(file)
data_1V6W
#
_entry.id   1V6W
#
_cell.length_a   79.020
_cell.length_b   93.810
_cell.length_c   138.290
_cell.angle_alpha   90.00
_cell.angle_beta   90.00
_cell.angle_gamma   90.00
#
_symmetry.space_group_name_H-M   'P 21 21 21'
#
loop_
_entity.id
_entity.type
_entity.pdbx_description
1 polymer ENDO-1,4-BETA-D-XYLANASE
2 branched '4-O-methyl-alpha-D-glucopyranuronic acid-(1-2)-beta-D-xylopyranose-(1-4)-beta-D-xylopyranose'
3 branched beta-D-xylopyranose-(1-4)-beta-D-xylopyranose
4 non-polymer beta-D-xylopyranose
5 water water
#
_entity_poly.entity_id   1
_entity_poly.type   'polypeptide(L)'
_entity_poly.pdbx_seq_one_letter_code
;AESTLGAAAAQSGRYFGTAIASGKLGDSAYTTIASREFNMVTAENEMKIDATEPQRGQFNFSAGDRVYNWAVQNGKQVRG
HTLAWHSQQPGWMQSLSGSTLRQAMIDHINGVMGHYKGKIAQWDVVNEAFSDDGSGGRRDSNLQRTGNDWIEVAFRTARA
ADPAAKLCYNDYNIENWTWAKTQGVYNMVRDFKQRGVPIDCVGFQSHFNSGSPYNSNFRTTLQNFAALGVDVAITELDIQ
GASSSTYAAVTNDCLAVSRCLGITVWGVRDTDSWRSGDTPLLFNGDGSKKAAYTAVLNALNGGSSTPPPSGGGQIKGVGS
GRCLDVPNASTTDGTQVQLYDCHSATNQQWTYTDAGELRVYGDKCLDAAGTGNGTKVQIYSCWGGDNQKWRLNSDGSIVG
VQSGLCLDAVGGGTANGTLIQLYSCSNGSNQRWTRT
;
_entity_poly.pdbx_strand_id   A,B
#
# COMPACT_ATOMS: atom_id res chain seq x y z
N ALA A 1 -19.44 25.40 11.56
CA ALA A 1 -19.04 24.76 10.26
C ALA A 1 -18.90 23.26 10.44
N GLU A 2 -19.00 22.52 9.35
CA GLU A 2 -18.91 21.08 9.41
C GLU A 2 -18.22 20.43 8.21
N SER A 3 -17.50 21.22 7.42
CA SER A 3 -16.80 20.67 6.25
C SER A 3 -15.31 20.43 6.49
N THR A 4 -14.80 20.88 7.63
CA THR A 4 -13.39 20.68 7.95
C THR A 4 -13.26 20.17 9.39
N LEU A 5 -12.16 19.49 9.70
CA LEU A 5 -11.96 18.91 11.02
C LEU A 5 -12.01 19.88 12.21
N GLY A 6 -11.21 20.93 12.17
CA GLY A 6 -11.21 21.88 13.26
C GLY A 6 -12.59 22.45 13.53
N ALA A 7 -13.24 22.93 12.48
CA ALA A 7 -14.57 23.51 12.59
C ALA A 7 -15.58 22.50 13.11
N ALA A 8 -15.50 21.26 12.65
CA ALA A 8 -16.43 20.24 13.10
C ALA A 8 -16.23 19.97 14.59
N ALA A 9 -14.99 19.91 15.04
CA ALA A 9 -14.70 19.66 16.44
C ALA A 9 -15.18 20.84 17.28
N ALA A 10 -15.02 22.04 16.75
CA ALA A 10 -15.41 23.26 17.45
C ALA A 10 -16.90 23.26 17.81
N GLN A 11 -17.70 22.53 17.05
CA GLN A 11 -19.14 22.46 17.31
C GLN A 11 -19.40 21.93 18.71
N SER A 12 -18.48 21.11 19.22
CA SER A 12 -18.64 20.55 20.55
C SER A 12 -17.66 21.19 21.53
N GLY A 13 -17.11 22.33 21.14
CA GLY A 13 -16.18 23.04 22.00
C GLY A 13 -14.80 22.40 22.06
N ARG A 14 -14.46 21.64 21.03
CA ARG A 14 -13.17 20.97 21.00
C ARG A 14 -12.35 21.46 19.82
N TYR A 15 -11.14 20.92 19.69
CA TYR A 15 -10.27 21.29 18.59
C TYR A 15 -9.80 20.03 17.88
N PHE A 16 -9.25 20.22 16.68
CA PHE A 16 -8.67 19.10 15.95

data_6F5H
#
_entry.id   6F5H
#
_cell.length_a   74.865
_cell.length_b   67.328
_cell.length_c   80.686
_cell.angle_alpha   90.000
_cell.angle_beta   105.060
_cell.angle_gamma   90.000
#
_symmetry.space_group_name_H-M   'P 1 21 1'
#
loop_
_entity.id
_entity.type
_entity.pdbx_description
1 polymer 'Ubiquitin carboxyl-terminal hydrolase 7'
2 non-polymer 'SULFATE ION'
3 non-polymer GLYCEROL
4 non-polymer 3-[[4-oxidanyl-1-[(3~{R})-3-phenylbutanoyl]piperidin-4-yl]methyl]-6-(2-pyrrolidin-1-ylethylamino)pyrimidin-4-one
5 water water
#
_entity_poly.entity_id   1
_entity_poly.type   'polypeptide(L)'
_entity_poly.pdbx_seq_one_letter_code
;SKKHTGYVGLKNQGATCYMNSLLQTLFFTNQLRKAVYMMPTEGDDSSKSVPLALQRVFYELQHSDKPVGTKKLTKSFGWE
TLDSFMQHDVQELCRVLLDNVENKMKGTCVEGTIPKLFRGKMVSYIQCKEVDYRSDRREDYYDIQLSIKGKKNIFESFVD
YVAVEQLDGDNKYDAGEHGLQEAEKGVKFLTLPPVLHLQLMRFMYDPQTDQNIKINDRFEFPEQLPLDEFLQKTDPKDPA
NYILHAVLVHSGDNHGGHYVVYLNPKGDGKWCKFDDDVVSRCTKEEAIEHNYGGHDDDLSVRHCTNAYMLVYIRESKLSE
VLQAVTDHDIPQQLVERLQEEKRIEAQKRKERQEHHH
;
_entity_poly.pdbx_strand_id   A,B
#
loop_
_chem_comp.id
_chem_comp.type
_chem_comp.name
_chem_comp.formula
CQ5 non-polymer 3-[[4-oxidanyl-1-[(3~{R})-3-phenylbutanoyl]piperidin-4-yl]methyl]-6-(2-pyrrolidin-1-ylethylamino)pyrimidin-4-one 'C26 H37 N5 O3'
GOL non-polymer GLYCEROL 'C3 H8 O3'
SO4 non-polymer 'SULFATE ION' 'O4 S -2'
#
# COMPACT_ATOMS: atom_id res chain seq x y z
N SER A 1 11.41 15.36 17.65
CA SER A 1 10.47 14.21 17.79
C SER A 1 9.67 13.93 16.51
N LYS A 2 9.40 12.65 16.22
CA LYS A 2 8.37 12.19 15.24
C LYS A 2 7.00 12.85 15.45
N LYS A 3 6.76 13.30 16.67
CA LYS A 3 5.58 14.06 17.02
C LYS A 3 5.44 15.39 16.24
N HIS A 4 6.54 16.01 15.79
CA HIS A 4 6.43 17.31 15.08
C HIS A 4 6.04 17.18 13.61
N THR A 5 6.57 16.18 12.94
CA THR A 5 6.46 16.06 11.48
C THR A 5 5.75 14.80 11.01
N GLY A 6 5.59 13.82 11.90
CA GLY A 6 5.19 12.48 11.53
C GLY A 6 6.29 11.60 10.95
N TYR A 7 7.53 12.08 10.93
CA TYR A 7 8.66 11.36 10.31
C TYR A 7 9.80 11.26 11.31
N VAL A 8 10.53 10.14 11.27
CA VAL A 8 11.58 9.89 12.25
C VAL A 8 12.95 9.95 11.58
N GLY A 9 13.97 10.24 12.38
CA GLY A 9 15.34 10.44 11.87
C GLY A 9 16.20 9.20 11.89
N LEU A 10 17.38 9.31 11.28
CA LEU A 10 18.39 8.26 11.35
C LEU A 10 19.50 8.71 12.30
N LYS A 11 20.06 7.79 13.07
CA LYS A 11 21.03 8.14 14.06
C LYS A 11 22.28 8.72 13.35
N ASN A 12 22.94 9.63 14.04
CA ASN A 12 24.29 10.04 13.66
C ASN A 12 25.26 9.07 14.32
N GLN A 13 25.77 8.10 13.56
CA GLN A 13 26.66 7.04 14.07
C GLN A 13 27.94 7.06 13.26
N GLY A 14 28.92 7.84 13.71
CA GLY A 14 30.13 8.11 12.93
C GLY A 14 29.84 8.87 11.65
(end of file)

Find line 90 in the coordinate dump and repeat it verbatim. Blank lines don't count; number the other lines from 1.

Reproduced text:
_cell.length_c   80.686